I completed my MPhil and PhD in French and Francophone Cinema at Cambridge University, where my research examined the representation of historical violence in French and Algerian film. I was subsequently selected as a Mellon Postdoctoral Fellow at Cornell University where I worked as part of an international research group in the Society for the Humanities. I have held teaching appointments in French and Francophone film in Cornell, Cambridge and the Ecole Normale Supérieure, Lyon.
Research and scholarship
My broad research interests centre on the representation of political violence in non-Western cinema and by Western minority filmmakers, with a particular focus on the gendered dimensions of both violence and resistance. I adopt a cross-disciplinary methodology that weaves together historical and empirical data, film theory, reception, aesthetic and political philosophy, and theories of affect.
My first monograph, Screening Histories of Violence: France, Algeria, and the Moving Image (1962–2010), is the first book to offer a comparative examination of French and Algerian film. This work recognises the ongoing transnational connections between French and Algerian history and focuses on key historical events: the 17 October 1961 massacre, torture and the treatment of women during the Algerian War, and terrorism in Algeria in the 1990s.
My current research project, funded by a British Academy Small Grant, entitled ‘Radical Screens: The Making of the Terrorist’, considers the work of contemporary filmmakers who depict the Islamist radicalisation of young people. The films in my corpus, both documentary and fiction, are drawn from a variety of predominantly non-Western regions and languages, including Algeria, Britain, France, Israel, Mali, Morocco, Palestine, Pakistan, Senegal, Sri Lanka, and Tunisia, offering a picture of radicalisation from multiple cultural perspectives. One of the key aims of this project is to examine the intersection of gender and radicalization, and to understand the emotional and environmental factors that drive young people towards radical ideologies, moving away from structural, socio-political, religious, or psychological accounts of causation.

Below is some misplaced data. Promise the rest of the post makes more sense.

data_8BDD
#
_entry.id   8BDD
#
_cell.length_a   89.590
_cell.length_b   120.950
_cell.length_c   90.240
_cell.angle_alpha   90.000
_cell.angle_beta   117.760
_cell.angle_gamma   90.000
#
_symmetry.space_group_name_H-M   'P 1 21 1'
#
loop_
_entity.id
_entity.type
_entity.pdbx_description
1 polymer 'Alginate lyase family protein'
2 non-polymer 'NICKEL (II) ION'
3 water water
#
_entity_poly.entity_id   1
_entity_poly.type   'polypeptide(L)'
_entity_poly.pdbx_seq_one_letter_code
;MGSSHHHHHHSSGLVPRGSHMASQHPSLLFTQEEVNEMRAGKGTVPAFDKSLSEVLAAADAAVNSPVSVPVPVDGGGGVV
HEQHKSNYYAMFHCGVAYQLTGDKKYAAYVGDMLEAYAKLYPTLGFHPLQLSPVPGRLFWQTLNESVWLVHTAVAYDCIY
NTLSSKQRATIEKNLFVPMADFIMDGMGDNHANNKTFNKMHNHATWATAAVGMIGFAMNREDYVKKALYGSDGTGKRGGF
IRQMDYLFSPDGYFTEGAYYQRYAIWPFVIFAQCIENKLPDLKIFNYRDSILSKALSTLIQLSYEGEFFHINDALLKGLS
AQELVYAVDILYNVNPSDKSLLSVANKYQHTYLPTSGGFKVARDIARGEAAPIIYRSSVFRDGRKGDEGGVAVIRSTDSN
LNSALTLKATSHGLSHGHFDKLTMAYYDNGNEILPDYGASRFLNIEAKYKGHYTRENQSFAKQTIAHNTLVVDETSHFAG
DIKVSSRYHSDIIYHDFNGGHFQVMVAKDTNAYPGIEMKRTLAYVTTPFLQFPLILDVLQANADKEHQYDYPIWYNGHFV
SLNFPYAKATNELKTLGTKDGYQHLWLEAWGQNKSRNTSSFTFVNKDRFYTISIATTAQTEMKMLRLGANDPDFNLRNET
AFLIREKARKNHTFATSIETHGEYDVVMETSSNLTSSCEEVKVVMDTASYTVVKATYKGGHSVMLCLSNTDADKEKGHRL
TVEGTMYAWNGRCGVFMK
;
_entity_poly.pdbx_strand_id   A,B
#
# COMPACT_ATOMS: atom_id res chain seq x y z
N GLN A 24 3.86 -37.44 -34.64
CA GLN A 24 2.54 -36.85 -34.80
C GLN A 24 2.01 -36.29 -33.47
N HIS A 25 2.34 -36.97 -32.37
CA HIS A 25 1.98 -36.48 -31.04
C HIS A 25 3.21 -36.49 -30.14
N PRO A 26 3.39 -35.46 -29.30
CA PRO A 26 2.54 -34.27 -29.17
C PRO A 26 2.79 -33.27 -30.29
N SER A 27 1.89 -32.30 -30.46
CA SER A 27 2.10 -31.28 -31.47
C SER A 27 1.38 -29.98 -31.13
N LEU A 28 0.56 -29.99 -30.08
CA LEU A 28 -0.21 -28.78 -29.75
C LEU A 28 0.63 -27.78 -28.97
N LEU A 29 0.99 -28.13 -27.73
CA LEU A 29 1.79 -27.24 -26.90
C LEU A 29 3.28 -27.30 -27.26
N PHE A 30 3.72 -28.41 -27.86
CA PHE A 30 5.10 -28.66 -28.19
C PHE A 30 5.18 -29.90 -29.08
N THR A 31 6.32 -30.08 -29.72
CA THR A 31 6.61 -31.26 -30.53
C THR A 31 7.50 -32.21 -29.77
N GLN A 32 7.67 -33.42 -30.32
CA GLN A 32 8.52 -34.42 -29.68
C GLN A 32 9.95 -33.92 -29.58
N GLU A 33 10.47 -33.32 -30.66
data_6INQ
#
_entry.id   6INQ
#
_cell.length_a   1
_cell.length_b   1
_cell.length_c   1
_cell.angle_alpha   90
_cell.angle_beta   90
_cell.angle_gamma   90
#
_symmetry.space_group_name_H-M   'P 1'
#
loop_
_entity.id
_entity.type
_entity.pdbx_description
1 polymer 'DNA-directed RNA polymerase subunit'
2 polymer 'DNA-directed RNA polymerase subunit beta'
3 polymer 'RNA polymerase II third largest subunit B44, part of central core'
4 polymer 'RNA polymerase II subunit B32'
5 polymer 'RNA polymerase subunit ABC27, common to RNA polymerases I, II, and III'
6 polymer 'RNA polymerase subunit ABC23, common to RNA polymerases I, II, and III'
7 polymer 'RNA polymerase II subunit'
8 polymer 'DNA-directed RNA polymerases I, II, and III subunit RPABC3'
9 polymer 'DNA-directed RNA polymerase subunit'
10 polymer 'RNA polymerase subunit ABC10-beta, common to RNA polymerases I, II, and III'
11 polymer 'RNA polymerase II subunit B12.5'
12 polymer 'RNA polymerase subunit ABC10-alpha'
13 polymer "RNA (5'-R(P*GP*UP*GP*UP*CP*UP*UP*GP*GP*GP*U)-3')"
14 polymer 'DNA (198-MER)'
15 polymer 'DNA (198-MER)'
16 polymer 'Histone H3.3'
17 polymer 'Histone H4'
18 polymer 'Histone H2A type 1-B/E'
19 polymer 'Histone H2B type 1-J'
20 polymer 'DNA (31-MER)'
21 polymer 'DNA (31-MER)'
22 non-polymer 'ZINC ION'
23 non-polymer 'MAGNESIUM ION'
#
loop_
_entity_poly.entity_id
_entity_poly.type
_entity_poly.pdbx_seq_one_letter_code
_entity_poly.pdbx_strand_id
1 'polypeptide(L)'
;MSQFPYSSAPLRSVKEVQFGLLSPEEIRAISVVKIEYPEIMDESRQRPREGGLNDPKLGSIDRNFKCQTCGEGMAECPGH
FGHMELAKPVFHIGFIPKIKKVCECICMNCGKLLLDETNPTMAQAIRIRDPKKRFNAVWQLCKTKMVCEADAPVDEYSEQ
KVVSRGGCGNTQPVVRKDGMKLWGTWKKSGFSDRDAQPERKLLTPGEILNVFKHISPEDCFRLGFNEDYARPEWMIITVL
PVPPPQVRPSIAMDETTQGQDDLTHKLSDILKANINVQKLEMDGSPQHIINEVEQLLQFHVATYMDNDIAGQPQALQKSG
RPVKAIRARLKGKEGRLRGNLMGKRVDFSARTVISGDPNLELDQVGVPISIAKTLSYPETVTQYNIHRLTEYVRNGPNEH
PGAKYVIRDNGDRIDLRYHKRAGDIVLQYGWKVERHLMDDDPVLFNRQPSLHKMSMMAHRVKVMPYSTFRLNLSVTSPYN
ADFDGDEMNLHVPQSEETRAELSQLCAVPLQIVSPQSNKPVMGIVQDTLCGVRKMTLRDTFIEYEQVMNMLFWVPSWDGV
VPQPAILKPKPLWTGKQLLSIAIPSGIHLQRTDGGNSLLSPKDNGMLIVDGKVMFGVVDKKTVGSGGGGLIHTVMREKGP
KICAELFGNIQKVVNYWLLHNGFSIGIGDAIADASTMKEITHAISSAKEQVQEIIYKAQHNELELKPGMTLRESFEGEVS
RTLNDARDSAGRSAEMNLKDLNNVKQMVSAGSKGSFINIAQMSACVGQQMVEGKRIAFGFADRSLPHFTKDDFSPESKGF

- Gender and the Cinematic Gaze
- Film Texts and Contexts: Contemporary Global Cinema
- Introduction to European Cinema
- Race and Sexuality on Screen
- World Cinemas in the 21st Century
I am particularly interested in supervising students on the following topics:
- Gender, Race and Sexuality
- Cinema and Politics
- Film Violence
- European Cinema
- Transnational Cinema
- Violence , Ethics and Spectatorship
- Photography & Documentary Cinema
Flood, Maria. France, Algeria, and the Moving Image: Screening Histories of Violence (1962–2010), (Oxford: Legenda, 2017). 65,000 words.
Flood, Maria. Moonlight: Screening Black Queer Youth. Cinema and Youth Cultures Series, (London: Routledge, 2021).
Peer reviewed articles
Flood, Maria. ‘Torture in Word and Image: Inhuman Acts in Resnais and Pontecorvo’, Cinema Journal, 58.3 (2019) 12,000 words.